Two seemingly unrelated news stories appeared in my laptop emails on Monday, one noteworthy for nothing more than its abject absurdity and the other even more so for the ominous threat it poses to the ability to hold elected officials accountable.
And while LouisianaVoice rarely delves into national politics because, well, truth be told, it’s admittedly way beyond my pay grade (and I was always taught to “write what you know”), both these stories have potential trickle down repercussions if any legislator is dumb enough to take his (or her) cue from the Man with the Golden Hair.
In the first story, Trump campaign manager Kellyanne Conway issued a dire warning, heavy with legal overtones, to “be careful” BE CAREFUL what we say about her boss. Her remarks, of course, were directed to retiring Senate Minority Leader, Nevada Democrat Harry Reid.
Reid last week said the election of Trump “has emboldened the forces of hate and bigotry in America” And that, in the minds of Conway—and presumably Trump—borders on libel (and, of course, “crooked Hillary” is simply campaign rhetoric).
It’s no secret that Trump, on the one hand, champions tort reform whereby corporations can be better protected from lawsuits over such trivial oversights as exploding batteries, toxic dumping, sexual harassment, etc. On the other hand, however, Trump has made it equally well know that he favors more liberal libel laws which would make it easier for public officials to sue.
Well, Trumper, you can’t have it both ways. The landmark case Sullivan v. New York Times makes it quite clear there must be a “reckless disregard for the truth” for a public official to recover damages.
Were that not the case, there might well have never been a Watergate scandal, the White House plumbers, Bebe Rebozo Iran-Contra revelations, Sen. John Edwards, the all-too-cozy relationship between Wall Street and The Clintons, Bushes, and even Obama or any number of other investigative pieces about public corruption. And to quote an old Baton Rouge State-Times editor responding to a reader who was irate over the treatment the paper was according Richard Nixon: “Exactly what is it about Watergate you would rather not have known?”
And out in Arizona, we have a bill pending BILL PENDING before the state legislature that appears to be right out of the American Legislative Exchange Council (ALEC) playbook and if it is, you can look for clones of this bill to pop up across the landscape, including, in all likelihood, Louisiana.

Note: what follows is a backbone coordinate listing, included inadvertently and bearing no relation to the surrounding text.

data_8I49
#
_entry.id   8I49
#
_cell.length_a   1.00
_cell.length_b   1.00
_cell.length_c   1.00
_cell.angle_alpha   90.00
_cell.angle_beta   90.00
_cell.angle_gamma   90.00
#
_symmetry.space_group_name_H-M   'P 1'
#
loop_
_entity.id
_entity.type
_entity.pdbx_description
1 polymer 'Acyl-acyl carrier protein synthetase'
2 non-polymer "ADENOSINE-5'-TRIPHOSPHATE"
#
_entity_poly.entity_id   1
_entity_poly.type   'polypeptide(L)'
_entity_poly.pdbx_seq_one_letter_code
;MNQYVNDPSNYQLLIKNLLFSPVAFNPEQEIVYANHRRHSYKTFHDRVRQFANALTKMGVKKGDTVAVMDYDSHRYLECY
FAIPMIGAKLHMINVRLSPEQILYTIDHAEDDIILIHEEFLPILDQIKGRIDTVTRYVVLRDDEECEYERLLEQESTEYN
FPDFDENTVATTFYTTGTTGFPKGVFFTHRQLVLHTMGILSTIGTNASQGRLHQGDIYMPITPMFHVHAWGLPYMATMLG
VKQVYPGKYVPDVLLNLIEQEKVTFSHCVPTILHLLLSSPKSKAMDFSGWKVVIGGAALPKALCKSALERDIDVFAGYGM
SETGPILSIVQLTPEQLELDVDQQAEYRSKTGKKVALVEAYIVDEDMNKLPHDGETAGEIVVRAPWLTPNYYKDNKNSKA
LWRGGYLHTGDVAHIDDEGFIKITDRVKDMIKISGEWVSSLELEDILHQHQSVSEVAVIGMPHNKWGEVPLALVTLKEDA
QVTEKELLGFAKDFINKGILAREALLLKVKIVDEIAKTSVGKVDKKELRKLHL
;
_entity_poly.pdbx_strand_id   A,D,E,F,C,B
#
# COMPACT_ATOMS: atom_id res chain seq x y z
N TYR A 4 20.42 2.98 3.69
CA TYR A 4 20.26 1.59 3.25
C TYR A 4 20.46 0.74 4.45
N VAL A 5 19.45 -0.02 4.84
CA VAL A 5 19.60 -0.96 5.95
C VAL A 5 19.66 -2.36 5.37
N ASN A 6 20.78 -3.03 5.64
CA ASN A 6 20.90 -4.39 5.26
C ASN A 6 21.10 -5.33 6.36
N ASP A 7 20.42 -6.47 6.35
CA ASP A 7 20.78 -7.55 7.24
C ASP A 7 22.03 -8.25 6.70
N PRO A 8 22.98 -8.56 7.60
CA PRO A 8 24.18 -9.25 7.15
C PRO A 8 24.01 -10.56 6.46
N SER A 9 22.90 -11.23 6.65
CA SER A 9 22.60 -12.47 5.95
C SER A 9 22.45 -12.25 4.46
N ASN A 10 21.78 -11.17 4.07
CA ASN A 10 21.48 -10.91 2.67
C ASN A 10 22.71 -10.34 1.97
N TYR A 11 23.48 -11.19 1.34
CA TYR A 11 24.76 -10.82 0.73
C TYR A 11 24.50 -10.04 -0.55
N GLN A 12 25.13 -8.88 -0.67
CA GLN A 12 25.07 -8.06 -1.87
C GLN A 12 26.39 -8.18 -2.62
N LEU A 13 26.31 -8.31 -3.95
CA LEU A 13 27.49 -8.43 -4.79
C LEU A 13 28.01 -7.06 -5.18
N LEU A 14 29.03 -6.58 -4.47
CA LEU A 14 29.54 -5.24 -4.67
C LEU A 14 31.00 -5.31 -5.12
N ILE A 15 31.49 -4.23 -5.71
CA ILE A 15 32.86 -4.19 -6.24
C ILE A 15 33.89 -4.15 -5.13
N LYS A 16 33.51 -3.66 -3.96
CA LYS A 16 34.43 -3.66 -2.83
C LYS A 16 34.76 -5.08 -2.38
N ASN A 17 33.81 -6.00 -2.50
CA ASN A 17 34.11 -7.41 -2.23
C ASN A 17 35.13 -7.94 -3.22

State Sen. John Kavanagh, R-Fountain Hills (wouldn’t you just know it would be a Republican who wants to put the kibosh on the public’s right to know?) has introduced a bill that would make it more difficult to obtain public records if public officials feel the requests are “unduly burdensome or harassing.”
That’s pretty open-ended and a decided advantage to any public servant who feels my request might be “unduly burdensome.” Wouldn’t Kristy Nichols have loved that? No, wait. It wouldn’t have mattered with her; she simply ignored my requests until she was damned good and ready to comply—if she even decided to comply. Okay, Mike Edmonson. He’d feast on a law like that.
Lest you think such a bill would never pass, consider this: this is Kavanagh’s second attempt at passing the bill and last it passed the Senate by a 22-7 vote, but lost in the House by a 40-19 vote.
LouisianaVoice will be watching closely to see if any similar such legislation is introduced in the 2017 session. If it is, then we will know without a doubt that this is an ALEC-sponsored bill.
ALEC, you may recall, meets at retreats, mini-conventions and conferences to draft “model bills” for members to introduce in their respective legislatures back home.
More recently, it has launched a sister organization, American City Council Exchange (ACCE) that has the same goals as ALEC, only on a municipal as opposed to state level. One of ACCE’s objectives, outlined in an Indianapolis conference last July, is to have its members become familiar with public records laws and to “be on the lookout for frivolous or abusive requests.”
Sen. Kavanagh couldn’t have said it better himself.
But what he conveniently overlooks is this: In any company, be it a mom and pop hardware or one of those mega box stores, management has the unchallenged right to know what its employees are doing when representing the company, be it processing orders, reducing errors, or one-on-one contact with the customer.
The President, Congress, 50 governors, Kavanagh, his fellow legislators and other elected officials throughout the land are chosen by the people. They in turn hire subordinates to carry out the day-to-day functions of government. So Kavanagh and every other elected or appointed public official in this country works for…the people.
And we, the people, have a right to examine the work they’re doing on our behalf.